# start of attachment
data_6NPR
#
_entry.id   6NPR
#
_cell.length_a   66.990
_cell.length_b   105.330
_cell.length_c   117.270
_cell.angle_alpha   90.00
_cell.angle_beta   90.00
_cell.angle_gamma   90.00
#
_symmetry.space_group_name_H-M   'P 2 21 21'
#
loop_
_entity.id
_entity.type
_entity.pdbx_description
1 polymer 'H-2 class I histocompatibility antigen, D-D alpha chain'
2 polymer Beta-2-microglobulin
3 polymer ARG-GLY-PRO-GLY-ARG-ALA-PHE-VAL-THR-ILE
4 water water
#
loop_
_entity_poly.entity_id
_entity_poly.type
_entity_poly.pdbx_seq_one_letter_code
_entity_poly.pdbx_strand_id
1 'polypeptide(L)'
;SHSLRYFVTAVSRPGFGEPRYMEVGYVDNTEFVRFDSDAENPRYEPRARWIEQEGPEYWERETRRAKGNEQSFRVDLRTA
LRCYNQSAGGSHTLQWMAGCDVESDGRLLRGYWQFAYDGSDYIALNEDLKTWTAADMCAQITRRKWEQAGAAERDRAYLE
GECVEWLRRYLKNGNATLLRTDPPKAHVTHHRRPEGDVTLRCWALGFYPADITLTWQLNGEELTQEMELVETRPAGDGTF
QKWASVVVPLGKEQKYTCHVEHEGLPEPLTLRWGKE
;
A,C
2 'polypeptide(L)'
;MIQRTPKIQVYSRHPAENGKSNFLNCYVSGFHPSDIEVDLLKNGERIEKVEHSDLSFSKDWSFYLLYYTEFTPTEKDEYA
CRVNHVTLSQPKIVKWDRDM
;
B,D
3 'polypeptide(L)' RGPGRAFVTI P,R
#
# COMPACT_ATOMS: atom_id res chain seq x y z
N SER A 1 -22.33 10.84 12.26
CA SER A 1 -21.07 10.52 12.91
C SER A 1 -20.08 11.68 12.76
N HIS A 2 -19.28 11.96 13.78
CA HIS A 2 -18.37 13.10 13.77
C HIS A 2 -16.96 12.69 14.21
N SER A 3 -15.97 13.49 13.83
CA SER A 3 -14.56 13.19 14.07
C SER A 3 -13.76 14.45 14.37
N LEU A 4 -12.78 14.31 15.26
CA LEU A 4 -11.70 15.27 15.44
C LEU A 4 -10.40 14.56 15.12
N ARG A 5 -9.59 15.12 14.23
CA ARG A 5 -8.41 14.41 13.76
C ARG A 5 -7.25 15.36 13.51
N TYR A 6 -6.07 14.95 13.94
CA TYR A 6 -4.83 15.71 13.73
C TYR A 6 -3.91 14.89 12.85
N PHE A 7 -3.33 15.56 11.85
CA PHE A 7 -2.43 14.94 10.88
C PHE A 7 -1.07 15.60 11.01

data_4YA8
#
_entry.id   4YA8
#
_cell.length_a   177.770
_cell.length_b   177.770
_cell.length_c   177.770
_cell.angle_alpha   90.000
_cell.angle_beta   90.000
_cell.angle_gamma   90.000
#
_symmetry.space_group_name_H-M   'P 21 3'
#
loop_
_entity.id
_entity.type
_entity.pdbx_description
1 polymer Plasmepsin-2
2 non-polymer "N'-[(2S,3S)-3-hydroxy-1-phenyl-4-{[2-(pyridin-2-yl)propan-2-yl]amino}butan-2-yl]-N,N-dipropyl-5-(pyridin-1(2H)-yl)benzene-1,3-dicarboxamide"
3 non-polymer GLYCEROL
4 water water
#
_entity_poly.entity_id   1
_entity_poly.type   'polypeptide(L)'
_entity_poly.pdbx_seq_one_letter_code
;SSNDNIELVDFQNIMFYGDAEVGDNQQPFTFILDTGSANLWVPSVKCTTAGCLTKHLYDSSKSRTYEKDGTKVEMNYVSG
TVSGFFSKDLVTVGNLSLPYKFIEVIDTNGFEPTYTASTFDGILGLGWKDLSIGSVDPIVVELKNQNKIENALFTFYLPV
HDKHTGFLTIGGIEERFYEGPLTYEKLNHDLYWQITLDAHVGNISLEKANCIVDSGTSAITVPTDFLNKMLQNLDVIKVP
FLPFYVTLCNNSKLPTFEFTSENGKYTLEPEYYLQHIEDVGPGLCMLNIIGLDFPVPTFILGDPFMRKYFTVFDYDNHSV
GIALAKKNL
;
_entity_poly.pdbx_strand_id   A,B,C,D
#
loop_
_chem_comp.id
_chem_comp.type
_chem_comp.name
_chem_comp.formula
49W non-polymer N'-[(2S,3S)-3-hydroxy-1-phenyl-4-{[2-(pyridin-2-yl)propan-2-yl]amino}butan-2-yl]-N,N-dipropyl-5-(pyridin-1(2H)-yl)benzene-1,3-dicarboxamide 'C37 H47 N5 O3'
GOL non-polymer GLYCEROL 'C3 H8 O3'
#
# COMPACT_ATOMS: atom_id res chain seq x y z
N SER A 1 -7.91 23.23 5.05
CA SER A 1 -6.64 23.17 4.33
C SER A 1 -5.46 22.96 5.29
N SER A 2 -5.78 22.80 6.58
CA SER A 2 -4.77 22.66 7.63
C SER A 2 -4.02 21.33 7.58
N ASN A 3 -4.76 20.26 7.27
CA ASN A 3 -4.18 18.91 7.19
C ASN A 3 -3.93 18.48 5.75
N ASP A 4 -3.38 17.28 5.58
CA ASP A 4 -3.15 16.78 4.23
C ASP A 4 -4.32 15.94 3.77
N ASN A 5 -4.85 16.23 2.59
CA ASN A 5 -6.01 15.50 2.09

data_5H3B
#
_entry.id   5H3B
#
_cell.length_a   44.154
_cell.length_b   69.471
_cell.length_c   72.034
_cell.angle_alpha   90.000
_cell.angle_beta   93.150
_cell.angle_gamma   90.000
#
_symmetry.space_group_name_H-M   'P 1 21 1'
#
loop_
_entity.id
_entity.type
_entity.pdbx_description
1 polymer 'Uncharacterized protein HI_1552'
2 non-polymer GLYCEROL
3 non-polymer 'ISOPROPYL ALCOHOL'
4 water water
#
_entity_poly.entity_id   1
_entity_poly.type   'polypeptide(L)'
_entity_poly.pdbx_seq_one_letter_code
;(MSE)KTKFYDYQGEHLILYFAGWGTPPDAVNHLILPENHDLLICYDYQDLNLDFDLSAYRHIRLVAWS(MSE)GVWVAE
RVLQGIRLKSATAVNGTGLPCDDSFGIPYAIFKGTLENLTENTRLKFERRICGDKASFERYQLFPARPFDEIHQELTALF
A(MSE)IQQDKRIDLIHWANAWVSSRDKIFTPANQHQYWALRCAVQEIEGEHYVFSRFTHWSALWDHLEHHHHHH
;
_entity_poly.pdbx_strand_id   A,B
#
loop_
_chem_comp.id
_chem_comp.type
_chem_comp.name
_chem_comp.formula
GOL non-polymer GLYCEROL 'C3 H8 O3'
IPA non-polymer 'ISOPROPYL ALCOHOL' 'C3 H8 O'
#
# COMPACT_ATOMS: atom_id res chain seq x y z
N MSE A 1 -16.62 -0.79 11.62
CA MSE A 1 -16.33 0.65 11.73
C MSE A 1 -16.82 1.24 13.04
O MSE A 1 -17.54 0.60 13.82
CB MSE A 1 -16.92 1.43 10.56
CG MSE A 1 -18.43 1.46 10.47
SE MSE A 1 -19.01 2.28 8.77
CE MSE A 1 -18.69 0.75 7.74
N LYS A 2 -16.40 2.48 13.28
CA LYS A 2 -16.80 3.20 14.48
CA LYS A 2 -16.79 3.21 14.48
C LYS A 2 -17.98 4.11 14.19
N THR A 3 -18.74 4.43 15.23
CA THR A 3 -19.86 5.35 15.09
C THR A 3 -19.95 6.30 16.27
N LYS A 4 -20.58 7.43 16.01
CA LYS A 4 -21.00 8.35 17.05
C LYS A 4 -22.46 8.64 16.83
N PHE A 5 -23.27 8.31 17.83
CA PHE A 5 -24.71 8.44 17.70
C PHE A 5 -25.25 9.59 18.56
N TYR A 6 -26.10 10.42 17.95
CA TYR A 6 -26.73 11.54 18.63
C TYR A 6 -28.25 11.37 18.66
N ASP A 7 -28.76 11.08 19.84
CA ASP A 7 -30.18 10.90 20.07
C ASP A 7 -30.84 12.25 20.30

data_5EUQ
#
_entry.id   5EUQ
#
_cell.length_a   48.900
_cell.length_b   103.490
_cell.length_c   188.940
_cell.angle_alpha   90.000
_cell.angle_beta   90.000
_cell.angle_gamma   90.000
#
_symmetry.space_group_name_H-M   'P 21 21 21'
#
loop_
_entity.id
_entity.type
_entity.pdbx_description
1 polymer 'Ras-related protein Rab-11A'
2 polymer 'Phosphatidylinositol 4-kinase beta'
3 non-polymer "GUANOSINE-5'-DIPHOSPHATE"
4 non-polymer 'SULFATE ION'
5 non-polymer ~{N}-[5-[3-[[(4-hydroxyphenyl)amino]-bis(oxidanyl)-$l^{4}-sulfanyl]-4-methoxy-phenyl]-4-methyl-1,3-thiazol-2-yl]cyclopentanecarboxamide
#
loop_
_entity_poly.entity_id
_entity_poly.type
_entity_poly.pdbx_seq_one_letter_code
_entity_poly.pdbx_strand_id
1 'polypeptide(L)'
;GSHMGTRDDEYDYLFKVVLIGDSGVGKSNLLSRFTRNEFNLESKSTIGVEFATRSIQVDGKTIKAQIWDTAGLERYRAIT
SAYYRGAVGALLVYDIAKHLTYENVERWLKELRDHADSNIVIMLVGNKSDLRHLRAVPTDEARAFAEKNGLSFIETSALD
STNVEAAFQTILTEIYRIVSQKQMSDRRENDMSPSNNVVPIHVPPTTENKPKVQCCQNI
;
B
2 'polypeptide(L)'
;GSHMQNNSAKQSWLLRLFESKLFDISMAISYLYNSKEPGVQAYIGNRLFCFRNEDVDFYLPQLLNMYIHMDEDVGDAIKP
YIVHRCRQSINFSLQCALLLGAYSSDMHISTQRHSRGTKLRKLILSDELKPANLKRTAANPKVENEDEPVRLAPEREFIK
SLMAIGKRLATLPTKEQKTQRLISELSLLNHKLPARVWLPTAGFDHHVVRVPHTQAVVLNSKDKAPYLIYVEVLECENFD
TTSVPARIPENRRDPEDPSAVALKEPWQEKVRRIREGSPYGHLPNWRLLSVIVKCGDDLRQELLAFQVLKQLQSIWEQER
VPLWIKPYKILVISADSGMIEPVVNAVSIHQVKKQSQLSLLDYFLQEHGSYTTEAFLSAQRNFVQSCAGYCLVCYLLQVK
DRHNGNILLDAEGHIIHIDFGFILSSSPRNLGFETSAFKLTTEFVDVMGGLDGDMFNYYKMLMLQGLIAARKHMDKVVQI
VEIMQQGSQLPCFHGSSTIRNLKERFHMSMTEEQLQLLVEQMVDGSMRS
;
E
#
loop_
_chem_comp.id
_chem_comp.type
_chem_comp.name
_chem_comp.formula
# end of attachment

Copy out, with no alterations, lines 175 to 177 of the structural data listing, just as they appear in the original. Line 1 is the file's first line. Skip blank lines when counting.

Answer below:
N LYS A 4 -20.58 7.43 16.01
CA LYS A 4 -21.00 8.35 17.05
C LYS A 4 -22.46 8.64 16.83